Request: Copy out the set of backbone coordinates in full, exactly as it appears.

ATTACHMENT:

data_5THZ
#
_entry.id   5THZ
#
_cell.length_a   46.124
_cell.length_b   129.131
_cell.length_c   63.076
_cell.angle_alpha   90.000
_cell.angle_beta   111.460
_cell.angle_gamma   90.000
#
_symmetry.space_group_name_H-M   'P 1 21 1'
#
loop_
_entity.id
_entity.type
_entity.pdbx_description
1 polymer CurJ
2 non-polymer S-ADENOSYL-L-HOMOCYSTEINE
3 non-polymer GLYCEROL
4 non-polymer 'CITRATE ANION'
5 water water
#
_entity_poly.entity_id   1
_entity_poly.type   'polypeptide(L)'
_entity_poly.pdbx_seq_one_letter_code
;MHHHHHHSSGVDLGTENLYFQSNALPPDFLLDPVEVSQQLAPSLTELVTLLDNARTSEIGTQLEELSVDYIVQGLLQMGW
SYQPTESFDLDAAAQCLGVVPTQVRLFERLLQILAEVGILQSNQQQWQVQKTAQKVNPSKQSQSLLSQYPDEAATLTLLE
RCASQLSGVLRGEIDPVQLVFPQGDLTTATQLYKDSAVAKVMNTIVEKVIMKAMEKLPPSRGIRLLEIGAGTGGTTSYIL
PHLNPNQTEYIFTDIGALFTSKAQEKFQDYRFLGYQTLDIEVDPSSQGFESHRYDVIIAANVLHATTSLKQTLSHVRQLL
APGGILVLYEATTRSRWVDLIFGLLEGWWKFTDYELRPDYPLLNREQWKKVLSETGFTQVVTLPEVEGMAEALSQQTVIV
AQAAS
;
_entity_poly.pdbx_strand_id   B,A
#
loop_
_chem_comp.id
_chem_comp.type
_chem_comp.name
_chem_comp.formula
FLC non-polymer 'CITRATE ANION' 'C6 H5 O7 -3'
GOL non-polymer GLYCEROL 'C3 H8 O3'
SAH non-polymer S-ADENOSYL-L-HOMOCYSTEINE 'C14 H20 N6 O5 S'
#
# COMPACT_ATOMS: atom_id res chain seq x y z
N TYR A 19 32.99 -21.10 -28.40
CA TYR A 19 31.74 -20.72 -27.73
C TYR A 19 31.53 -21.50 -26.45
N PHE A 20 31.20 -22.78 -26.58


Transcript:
data_5THZ
#
_entry.id   5THZ
#
_cell.length_a   46.124
_cell.length_b   129.131
_cell.length_c   63.076
_cell.angle_alpha   90.000
_cell.angle_beta   111.460
_cell.angle_gamma   90.000
#
_symmetry.space_group_name_H-M   'P 1 21 1'
#
loop_
_entity.id
_entity.type
_entity.pdbx_description
1 polymer CurJ
2 non-polymer S-ADENOSYL-L-HOMOCYSTEINE
3 non-polymer GLYCEROL
4 non-polymer 'CITRATE ANION'
5 water water
#
_entity_poly.entity_id   1
_entity_poly.type   'polypeptide(L)'
_entity_poly.pdbx_seq_one_letter_code
;MHHHHHHSSGVDLGTENLYFQSNALPPDFLLDPVEVSQQLAPSLTELVTLLDNARTSEIGTQLEELSVDYIVQGLLQMGW
SYQPTESFDLDAAAQCLGVVPTQVRLFERLLQILAEVGILQSNQQQWQVQKTAQKVNPSKQSQSLLSQYPDEAATLTLLE
RCASQLSGVLRGEIDPVQLVFPQGDLTTATQLYKDSAVAKVMNTIVEKVIMKAMEKLPPSRGIRLLEIGAGTGGTTSYIL
PHLNPNQTEYIFTDIGALFTSKAQEKFQDYRFLGYQTLDIEVDPSSQGFESHRYDVIIAANVLHATTSLKQTLSHVRQLL
APGGILVLYEATTRSRWVDLIFGLLEGWWKFTDYELRPDYPLLNREQWKKVLSETGFTQVVTLPEVEGMAEALSQQTVIV
AQAAS
;
_entity_poly.pdbx_strand_id   B,A
#
loop_
_chem_comp.id
_chem_comp.type
_chem_comp.name
_chem_comp.formula
FLC non-polymer 'CITRATE ANION' 'C6 H5 O7 -3'
GOL non-polymer GLYCEROL 'C3 H8 O3'
SAH non-polymer S-ADENOSYL-L-HOMOCYSTEINE 'C14 H20 N6 O5 S'
#
# COMPACT_ATOMS: atom_id res chain seq x y z
N TYR A 19 32.99 -21.10 -28.40
CA TYR A 19 31.74 -20.72 -27.73
C TYR A 19 31.53 -21.50 -26.45
N PHE A 20 31.20 -22.78 -26.58